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Medline ® Abstract for Reference 18

of 'Lynch syndrome (hereditary nonpolyposis colorectal cancer): Clinical manifestations and diagnosis'

18
TI
Risks of primary extracolonic cancers following colorectal cancer in lynch syndrome.
AU
Win AK, Lindor NM, Young JP, Macrae FA, Young GP, Williamson E, Parry S, Goldblatt J, Lipton L, Winship I, Leggett B, Tucker KM, Giles GG, Buchanan DD, Clendenning M, Rosty C, Arnold J, Levine AJ, Haile RW, Gallinger S, Le Marchand L, Newcomb PA, Hopper JL, Jenkins MA
SO
J Natl Cancer Inst. 2012;104(18):1363. Epub 2012 Aug 28.
 
BACKGROUND: Lynch syndrome is a highly penetrant cancer predisposition syndrome caused by germline mutations in DNA mismatch repair (MMR) genes. We estimated the risks of primary cancers other than colorectal cancer following a diagnosis of colorectal cancer in mutation carriers.
METHODS: We obtained data from the Colon Cancer Family Registry for 764 carriers of an MMR gene mutation (316 MLH1, 357 MSH2, 49 MSH6, and 42 PMS2), who had a previous diagnosis of colorectal cancer. The Kaplan-Meier method was used to estimate their cumulative risk of cancers 10 and 20 years after colorectal cancer. We estimated the age-, sex-, country- and calendar period-specific standardized incidence ratios (SIRs) of cancers following colorectal cancer, compared with the general population.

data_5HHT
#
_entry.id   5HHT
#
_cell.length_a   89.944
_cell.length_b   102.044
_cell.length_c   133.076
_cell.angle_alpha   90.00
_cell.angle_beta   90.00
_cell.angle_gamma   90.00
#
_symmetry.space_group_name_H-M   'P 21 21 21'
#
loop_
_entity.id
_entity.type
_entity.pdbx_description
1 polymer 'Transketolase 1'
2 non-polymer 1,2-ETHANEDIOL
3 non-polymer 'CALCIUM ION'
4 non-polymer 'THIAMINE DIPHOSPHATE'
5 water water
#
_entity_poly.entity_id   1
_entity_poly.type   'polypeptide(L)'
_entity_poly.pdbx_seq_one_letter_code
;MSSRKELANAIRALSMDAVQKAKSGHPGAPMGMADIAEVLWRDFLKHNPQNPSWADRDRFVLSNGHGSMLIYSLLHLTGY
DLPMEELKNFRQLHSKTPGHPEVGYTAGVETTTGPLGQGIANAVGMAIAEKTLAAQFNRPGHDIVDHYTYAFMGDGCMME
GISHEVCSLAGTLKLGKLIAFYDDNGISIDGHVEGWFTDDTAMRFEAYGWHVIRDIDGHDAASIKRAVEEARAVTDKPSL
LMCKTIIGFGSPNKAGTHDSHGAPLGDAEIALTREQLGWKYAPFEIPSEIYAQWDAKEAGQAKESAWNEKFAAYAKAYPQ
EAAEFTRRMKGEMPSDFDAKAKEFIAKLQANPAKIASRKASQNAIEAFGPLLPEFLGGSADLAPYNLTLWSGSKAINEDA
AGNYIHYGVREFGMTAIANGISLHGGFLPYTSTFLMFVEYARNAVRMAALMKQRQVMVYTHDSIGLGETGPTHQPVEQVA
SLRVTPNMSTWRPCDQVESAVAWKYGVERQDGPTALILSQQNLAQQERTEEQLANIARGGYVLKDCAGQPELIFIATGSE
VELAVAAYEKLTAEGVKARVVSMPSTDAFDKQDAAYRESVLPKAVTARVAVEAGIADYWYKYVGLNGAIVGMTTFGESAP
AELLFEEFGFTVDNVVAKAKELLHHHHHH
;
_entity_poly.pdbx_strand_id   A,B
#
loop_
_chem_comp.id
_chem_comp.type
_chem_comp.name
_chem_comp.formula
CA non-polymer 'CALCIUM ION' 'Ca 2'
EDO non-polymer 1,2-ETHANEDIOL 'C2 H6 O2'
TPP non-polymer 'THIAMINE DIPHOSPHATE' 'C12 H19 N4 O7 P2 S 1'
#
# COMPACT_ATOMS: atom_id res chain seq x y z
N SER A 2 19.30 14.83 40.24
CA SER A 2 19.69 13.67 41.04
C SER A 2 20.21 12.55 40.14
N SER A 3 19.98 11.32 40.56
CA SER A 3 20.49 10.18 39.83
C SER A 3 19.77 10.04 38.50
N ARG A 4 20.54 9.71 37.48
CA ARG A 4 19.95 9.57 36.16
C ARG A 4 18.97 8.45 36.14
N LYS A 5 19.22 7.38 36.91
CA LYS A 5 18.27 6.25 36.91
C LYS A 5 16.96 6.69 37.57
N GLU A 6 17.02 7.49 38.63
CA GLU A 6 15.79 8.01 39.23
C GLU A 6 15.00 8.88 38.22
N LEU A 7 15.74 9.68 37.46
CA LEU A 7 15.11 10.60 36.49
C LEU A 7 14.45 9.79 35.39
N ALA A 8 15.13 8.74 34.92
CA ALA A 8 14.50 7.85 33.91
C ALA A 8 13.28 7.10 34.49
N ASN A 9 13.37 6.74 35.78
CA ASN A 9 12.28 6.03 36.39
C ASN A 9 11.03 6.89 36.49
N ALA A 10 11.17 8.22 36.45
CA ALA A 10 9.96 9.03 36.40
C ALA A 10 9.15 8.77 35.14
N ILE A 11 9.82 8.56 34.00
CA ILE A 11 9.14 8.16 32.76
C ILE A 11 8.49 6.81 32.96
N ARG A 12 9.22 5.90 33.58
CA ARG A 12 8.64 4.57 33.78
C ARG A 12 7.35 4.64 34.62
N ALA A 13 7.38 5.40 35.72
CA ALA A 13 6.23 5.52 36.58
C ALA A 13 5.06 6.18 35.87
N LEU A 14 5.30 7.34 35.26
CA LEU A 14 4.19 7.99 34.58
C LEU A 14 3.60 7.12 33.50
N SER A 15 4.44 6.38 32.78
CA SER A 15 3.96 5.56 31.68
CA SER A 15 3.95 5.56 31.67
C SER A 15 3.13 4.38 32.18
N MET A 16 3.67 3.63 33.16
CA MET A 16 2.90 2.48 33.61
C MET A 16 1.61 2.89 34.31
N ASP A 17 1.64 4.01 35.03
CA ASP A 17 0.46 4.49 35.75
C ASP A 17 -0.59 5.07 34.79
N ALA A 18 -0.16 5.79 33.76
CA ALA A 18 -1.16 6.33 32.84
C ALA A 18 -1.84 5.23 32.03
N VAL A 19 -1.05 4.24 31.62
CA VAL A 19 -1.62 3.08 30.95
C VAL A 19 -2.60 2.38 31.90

RESULTS: Following colorectal cancer, carriers of MMR gene mutations had the following 10-year risk of cancers in other organs: kidney, renal pelvis, ureter, and bladder (2%, 95% confidence interval [CI]= 1% to 3%); small intestine, stomach, and hepatobiliary tract (1%, 95% CI = 0.2% to 2%); prostate (3%, 95% CI = 1% to 5%); endometrium (12%, 95% CI = 8% to 17%); breast (2%, 95% CI = 1% to 4%); and ovary (1%, 95% CI = 0% to 2%). They were at elevated risk compared with the general population: cancers of the kidney, renal pelvis, and ureter (SIR = 12.54, 95% CI = 7.97 to 17.94), urinary bladder (SIR = 7.22, 95% CI = 4.08 to 10.99), small intestine (SIR = 72.68, 95% CI = 39.95 to 111.29), stomach (SIR = 5.65, 95% CI = 2.32 to 9.69), and hepatobiliary tract (SIR = 5.94, 95% CI = 1.81 to 10.94) for both sexes; cancer of the prostate (SIR = 2.05, 95% CI = 1.23 to 3.01), endometrium (SIR = 40.23, 95% CI = 27.91 to 56.06), breast (SIR = 1.76, 95% CI = 1.07 to 2.59), and ovary (SIR = 4.19, 95% CI = 1.28 to 7.97).
CONCLUSION: Carriers of MMR gene mutations who have already had a colorectal cancer are at increased risk of a greater range of cancers than the recognized spectrum of Lynch syndrome cancers, including breast and prostate cancers.
AD
Centre for Molecular, Environmental, Genetic and Analytic Epidemiology, Melbourne School of Population Health, Level 3, 207 Bouverie Street, The University of Melbourne, VIC 3010, Australia.
PMID